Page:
I actually find many of the comments here to be quite funny, and I suspect that many of them reflect the same attitude I have seen among many Americans when traveling in Italy, that being a fair amount of dislike and even anger for the fact that Italy is not exactly like what they are used to. They want to see the sights and enjoy the food, but they want the people and their customs to be the same as back home.I lived in Italy for a number of years, was married to a local girl from Naples, and spent all of my free time with locals. What I have long said is that Italy is not just another country, it is another world. Until you come to appreciate that Italians think differently from what you are used to, you'll always have issues. Even then, and even as much as I love Italians, they can still be a very frustrating people. But then, what people aren't?As for thier driving? It can appear to be chaotic and as if italians simply do not care, but that is the farthest thing from the truth. There are rules that all Italians abide by, but they are not the rules a foreigner is going to know until they have spent enough time there, such as which intersections to go right through if the light is red, and which ones to slow down for or even stop at when the light is green.What needs to be understood about Italian drivers is that they do take it very seriously. For many of them it is a competition, a challenge, and even a sport. As for passing on the left, that is merely a reflection of how Italians treat all lines. When buying a train ticket at one of the small stations, the fact you are first in line doesn't automatically mean you will be served next. You have to have your money out and hand it to the cashier, otherwise someone else will step up beside you and get thier ticket first. Why would it be any different when driving?Now, it must be admitted that the Italian concept of safety is not the same as that for most of us in the Western world. The key to safe driving in Italy is to be completely aware of everything going on around you. Too many here in the States take quite a lot for granted when driving, often treating it as no more of a mental exercise than sitting at home in their easy chair. You simply cannot do that in Italy, unless you enjoy being cursed at and having others slam into the side of your car. And, to be even more safe, you have to drive aggresively. You have to show the other drivers around you that you know what you are doing, and when you want to change lanes or make a turn, you have to do it. If you dawdle around about it and look uncertain, they will know it and take advantage of it.Regarding modicasa's comment about letting someone in if they are ahead of you, he is partially correct. There is no requirement to let them in. It depends on how aggressive they are, how badly they want it, and how hard they are going to press for it. As for attempting to do so yourself, if you do not show absolutey that you want that space, an Italian is not going to give it to you. However, if the bumper of the other car is ahead of the bumper of your car and you collide, no matter who is in reality at fault, it legally will be your responsibility. In other words, if it happens behind your front bumper, you're not responsible for it. In all the years I spent living and driving in Italy, the single crash I had was my fault, due to following another driver too closely. Hardly an indictment of Italian driving.Lastly, driving in Italy is a dance. Complicated, yet a dance none the less. And as with all dances, you have to learn the rules.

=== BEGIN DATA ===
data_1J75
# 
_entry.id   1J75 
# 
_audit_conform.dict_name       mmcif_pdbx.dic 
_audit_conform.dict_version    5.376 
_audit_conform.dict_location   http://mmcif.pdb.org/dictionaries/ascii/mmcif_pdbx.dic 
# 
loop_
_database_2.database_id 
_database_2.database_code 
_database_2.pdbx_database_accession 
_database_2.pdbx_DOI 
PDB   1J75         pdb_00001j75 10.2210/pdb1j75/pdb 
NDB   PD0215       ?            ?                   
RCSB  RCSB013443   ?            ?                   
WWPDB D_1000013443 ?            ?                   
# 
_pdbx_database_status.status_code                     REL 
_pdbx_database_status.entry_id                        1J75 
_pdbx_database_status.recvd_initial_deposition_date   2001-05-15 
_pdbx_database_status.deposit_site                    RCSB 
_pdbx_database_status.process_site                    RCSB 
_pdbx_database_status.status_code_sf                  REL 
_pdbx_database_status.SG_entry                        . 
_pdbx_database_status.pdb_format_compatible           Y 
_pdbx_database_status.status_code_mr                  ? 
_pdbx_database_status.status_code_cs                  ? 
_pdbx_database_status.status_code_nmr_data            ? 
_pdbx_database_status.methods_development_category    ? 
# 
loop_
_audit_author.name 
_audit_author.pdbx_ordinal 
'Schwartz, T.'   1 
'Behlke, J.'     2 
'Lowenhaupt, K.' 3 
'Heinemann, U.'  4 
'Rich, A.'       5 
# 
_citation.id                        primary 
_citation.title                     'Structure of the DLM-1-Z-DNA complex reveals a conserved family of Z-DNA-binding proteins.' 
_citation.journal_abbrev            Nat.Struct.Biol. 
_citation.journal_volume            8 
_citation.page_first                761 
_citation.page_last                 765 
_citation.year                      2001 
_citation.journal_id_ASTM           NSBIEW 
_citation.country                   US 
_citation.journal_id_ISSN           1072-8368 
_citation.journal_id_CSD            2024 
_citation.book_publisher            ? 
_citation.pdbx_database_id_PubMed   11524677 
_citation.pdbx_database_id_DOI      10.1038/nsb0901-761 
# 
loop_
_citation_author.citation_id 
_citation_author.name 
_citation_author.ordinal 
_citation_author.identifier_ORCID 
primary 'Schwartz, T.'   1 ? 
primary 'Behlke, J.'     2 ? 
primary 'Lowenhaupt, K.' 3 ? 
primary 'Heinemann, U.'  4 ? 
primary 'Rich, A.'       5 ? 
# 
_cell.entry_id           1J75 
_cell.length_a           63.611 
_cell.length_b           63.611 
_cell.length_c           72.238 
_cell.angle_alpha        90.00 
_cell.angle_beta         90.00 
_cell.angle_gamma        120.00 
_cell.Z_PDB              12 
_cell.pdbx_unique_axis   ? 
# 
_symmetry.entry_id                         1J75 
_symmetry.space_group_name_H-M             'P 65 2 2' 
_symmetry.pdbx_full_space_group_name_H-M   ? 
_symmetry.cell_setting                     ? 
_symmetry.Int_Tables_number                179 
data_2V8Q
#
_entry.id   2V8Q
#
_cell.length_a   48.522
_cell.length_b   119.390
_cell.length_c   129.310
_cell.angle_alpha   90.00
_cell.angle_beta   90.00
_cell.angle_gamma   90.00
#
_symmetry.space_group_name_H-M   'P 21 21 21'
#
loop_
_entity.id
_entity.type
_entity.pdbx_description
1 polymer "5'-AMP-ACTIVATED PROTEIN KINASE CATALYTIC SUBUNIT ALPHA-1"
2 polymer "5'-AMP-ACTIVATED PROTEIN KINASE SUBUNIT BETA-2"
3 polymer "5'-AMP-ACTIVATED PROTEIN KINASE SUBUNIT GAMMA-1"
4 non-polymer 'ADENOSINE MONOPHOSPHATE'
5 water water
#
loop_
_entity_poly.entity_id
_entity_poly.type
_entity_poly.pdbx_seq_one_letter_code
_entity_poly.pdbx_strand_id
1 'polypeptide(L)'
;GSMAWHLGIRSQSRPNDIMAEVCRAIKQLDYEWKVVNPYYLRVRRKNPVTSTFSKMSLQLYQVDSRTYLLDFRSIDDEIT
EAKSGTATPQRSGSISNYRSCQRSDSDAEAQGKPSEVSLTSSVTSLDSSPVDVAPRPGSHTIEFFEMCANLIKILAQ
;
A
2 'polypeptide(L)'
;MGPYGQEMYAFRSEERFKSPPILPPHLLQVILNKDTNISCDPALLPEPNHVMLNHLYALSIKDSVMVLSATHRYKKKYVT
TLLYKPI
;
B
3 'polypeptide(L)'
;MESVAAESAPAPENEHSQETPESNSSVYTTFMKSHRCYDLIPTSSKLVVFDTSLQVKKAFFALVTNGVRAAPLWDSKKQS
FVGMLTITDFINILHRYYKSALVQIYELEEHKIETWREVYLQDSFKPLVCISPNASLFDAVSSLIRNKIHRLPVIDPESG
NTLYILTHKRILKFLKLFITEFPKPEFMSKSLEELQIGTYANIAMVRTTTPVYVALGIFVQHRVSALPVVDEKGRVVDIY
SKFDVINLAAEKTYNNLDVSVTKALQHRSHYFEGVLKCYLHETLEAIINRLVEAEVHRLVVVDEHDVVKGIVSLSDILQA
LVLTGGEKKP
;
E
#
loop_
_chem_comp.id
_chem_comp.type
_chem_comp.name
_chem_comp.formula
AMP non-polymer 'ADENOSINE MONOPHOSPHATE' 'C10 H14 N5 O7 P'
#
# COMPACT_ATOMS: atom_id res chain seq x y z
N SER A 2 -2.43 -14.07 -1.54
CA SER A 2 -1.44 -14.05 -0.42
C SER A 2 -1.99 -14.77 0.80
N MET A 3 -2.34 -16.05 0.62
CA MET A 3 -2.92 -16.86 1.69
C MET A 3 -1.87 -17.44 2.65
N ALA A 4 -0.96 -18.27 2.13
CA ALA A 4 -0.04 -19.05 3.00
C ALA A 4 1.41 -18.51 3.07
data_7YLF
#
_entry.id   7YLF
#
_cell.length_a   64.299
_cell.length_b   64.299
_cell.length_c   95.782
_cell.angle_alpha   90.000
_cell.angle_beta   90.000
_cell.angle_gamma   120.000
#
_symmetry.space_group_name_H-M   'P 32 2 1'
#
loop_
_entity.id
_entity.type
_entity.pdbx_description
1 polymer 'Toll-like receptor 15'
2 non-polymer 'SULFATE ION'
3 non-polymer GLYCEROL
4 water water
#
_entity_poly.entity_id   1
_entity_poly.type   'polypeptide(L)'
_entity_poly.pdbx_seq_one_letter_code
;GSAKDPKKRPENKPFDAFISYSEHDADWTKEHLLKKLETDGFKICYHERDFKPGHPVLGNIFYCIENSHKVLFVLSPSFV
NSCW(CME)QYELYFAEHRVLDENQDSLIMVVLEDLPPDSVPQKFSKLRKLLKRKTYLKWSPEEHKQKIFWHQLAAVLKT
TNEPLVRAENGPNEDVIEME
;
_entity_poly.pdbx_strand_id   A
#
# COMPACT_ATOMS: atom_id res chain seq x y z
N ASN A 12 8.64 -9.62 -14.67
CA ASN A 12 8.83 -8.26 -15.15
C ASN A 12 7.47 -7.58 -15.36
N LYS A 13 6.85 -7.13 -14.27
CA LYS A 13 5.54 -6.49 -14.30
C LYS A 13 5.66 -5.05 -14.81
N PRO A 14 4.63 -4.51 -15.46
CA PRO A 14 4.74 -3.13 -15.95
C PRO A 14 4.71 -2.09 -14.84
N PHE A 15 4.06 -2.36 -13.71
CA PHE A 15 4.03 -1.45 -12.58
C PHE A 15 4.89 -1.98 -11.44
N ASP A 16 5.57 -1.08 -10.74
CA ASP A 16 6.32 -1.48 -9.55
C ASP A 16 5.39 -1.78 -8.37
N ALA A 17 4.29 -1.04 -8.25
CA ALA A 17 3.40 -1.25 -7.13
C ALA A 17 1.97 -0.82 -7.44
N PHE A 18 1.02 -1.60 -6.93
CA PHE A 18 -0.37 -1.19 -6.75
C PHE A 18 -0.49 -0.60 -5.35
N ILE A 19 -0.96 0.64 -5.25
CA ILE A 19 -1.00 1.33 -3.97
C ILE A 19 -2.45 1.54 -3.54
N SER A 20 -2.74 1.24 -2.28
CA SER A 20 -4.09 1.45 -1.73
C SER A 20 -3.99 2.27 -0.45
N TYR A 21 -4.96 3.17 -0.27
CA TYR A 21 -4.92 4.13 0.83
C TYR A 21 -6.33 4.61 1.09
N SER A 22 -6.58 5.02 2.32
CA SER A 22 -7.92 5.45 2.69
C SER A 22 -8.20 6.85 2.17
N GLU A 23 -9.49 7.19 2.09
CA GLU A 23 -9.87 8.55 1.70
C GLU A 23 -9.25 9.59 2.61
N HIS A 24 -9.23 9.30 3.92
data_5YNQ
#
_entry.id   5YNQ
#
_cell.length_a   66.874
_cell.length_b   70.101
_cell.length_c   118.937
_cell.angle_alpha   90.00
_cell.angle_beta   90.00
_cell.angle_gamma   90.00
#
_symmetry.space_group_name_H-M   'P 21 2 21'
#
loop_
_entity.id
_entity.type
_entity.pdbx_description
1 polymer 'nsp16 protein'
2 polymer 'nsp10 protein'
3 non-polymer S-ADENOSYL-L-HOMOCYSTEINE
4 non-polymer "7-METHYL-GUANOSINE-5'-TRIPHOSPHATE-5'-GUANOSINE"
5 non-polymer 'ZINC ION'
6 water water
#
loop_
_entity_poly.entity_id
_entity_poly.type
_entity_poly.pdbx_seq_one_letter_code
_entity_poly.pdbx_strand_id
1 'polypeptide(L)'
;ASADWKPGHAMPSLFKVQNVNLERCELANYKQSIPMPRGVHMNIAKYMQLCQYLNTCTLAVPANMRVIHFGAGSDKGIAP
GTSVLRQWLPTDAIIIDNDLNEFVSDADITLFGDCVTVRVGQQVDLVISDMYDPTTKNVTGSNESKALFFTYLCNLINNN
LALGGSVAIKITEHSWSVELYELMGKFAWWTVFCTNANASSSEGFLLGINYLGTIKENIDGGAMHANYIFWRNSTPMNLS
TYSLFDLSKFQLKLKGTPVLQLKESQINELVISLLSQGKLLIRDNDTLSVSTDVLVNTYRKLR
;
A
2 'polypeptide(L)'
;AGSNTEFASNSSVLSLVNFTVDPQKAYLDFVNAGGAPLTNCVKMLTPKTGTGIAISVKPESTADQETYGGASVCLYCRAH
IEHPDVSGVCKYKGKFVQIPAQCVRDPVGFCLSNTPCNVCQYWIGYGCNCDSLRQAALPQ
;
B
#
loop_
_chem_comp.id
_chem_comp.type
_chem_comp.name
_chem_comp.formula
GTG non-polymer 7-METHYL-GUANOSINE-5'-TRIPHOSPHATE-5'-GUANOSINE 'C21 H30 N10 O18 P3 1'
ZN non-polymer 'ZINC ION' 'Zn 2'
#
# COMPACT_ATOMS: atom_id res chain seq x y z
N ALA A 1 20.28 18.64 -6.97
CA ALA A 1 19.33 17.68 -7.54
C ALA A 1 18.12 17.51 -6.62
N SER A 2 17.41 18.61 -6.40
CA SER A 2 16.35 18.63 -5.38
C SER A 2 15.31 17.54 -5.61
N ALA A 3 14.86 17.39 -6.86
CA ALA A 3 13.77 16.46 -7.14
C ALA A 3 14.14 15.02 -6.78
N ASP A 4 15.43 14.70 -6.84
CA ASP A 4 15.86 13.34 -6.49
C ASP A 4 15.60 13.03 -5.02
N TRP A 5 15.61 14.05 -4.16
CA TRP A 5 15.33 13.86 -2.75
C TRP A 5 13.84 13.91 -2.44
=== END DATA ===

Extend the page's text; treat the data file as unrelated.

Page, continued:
Good post Randy. The thing that most of us have to remember in Italy and driving, is that you have to have eyes in the back of your head, as well as the front.In my 4 years of driving in Saudi Arabia, I had to have eyes on all 4 sides, so Italy is a doddle after 10 years living here. I have also driven in France, Spain, Belgium, Sweden, Holland, Germany, Austria, Greece, Turkey, Mauritius, Thailand, Malaysia, and of course the UK.Vehicles have limitations, as do the drivers. Push either of them too far and you have the accident scenario. In many ways, I have been lucky, as having driven in road rallies, then I can pretty much anticipate what is likely to happen, but I do not condone or give way to idiots.Yes, the Italians are pushy, but that does not mean you have to let them get in front, as it is quite easy to outdrive them, even at my age. In fact I love the challenge. Just wish had bought the Supra2 Turbo before coming here, but looked at the roads and they were so poor, it was like driving in Cambodia or Vietnam. 

my advice to drivers: stay on the right lane on major highways and always check the rear mirror: worst Italian driving habit is coming up FAST on your rear end, honking or flashing of lights and then passing and then CUTTING sharply back in front of you almost clipping you.Second thing is cell phone drivers: these types drive way too SLOW! they slow down suddenly, are totally unconscious of other drivers. Third: too many big dangerous trucks on roads that are too small with little or no shoulder.Otherwise, I love driving in Italy!

Normal Italian driving. Thankfully nobody was seriously injured. The organisers should have been prosecuted for allowing spectators to sit on the virtual exit to a 90 degree bend. In my years of road rallies I have never seen such stupidity, but then, this is Italy.

This thread went to bed some time ago, but thought it may be a good time to revisit it again.Italian drivers are pretty much incompetent with anything.GJ who I think is in her mid 20's, says we should all be taking the italian driving test. My wife was learning to drive in a Masserati Quatroporto a little younger than her. Her later cars were Jaguar E type, ( engine and wheels stolen in Milan ), Austin Healy 3000, plus a few ferraris and big mercs, Astons etc, as her father was sales director of Mercedes Park Lane in London.My life in the early days, was converting american cars to go faster, as we had a few American bases nearby. 

Super easy, no issues, agree w. other posts, stick to the big companies, pay more you won't be sorry.Also you may be able to drive with just a US drivers license, I have never taken my international one with me in my many years I have been stopped only a few years and the US license was "OK".  Thing to remember about the actual driving part: Italians come up aggresively behind you to drive you to the left of the road and pass with a sharp cut in front of you. Relax just drop back you' ll be fine.  In small cities, they tend to "blend" in and all accomodate each other cutting in. However on circles its very important to remember those ON the circle have the right of way.